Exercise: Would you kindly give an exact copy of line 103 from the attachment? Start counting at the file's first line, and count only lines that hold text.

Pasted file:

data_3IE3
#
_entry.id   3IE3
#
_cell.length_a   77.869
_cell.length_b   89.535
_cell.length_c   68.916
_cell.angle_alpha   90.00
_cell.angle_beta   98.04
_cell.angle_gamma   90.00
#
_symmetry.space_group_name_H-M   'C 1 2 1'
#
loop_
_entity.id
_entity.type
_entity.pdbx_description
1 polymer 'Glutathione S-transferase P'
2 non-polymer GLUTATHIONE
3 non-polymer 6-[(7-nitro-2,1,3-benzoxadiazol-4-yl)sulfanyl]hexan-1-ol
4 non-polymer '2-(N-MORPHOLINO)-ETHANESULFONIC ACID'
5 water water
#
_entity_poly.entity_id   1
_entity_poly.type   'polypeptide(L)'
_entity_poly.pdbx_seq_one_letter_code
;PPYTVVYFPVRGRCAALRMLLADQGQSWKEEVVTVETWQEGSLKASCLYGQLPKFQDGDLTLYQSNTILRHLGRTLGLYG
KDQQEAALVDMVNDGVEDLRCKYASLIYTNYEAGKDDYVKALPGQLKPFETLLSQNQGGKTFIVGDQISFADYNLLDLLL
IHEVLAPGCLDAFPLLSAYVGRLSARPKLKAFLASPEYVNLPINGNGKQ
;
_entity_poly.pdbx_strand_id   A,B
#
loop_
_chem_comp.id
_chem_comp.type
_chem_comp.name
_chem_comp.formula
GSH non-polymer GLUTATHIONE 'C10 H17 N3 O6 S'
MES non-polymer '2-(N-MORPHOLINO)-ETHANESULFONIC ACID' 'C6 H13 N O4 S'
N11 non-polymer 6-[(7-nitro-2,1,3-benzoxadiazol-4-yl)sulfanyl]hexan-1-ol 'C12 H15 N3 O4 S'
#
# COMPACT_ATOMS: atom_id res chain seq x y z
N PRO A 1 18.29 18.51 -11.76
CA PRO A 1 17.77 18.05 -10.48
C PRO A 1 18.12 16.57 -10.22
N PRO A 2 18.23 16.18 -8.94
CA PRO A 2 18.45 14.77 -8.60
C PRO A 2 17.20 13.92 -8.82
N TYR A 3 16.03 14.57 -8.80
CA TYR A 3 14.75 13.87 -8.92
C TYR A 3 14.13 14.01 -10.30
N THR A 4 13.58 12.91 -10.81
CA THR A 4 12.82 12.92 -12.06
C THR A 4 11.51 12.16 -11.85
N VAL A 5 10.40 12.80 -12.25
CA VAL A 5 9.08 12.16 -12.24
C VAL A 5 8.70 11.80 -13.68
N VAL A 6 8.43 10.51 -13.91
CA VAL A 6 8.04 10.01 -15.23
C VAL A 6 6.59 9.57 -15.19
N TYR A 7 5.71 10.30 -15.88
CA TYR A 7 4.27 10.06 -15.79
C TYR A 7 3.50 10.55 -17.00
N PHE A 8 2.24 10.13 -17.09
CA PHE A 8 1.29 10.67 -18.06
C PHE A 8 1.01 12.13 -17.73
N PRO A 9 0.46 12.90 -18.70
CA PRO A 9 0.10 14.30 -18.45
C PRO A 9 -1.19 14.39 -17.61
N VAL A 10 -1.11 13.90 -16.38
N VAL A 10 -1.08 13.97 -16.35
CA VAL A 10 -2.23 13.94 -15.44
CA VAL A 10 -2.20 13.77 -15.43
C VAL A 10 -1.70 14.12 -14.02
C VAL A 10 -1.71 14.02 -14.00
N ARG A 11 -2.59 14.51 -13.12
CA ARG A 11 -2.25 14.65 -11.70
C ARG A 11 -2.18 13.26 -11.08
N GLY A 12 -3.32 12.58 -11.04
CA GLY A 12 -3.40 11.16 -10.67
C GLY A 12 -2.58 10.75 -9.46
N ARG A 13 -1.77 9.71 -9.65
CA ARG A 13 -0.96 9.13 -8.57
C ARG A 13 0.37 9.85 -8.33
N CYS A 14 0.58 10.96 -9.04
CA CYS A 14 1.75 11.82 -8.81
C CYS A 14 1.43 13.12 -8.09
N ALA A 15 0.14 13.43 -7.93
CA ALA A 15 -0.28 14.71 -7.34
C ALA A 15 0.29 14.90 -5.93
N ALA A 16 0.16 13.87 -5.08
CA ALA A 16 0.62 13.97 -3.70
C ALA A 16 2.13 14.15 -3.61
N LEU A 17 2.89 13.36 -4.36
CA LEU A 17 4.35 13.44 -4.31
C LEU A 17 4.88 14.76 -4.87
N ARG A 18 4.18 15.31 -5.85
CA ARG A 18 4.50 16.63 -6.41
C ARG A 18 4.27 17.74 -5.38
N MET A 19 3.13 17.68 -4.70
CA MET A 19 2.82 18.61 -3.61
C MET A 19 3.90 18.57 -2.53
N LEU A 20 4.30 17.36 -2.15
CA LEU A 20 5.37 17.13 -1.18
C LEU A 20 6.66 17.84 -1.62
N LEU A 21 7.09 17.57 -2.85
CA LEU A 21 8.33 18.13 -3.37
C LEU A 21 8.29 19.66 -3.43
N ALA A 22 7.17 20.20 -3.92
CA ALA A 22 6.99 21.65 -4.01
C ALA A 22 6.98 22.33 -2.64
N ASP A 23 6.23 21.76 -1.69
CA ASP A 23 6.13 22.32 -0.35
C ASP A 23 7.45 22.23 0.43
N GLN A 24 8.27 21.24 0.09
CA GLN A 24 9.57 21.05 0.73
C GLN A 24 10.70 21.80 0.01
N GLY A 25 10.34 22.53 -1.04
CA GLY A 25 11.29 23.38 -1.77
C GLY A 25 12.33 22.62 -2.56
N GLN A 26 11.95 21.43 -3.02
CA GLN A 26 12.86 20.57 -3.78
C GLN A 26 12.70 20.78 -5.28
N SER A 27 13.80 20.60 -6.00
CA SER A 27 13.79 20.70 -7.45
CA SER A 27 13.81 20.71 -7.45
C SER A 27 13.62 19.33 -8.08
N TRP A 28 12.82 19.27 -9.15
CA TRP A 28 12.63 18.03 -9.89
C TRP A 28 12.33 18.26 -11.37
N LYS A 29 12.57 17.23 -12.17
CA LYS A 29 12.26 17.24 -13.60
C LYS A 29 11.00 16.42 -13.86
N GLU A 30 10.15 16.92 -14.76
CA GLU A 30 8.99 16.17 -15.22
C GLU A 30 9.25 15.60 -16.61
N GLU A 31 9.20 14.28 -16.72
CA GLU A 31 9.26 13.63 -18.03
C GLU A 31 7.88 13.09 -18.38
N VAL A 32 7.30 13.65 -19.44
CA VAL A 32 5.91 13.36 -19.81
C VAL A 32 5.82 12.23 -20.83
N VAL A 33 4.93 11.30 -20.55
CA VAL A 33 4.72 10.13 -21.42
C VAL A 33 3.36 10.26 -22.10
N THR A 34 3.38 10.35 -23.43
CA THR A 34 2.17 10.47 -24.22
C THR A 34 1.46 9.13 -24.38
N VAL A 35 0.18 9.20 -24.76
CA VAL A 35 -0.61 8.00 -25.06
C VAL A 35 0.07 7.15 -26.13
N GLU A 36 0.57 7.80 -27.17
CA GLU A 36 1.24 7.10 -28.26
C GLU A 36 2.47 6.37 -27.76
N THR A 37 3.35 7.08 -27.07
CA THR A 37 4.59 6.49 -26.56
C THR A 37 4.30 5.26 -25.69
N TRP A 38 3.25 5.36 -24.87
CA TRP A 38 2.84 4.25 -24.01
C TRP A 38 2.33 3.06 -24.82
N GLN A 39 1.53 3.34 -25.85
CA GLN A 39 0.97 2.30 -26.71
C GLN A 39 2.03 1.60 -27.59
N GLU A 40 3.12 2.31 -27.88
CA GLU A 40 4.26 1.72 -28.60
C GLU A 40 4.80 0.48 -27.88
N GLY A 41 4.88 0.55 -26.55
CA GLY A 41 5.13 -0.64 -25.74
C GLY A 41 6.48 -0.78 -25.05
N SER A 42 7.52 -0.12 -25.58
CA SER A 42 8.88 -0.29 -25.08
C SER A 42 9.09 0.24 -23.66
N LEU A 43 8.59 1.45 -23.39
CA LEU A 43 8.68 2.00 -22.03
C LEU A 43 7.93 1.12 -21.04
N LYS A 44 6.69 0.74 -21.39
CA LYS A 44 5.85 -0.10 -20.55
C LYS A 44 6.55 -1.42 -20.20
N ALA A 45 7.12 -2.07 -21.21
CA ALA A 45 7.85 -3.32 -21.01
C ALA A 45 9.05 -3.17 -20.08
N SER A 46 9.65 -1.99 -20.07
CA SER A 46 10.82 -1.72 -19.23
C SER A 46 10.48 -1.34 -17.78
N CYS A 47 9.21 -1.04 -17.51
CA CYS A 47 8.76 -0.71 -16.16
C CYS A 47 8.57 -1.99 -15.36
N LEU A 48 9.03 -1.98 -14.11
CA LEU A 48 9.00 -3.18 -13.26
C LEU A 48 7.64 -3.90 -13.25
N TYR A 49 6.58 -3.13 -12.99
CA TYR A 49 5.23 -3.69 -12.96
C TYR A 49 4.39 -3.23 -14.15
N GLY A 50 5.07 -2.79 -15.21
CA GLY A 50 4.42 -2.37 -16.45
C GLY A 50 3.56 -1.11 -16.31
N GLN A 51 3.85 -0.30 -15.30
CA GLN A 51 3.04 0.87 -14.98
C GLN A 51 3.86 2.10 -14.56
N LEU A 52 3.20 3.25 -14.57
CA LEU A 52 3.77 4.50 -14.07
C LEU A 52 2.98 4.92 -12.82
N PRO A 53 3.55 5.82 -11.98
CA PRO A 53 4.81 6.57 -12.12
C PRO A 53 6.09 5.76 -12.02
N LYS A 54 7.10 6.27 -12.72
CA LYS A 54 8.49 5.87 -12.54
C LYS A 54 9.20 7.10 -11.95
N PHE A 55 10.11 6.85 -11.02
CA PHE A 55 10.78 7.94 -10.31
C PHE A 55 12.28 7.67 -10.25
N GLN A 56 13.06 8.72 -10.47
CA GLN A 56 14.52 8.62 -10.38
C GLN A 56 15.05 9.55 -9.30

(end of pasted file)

N LEU A 20 4.30 17.36 -2.15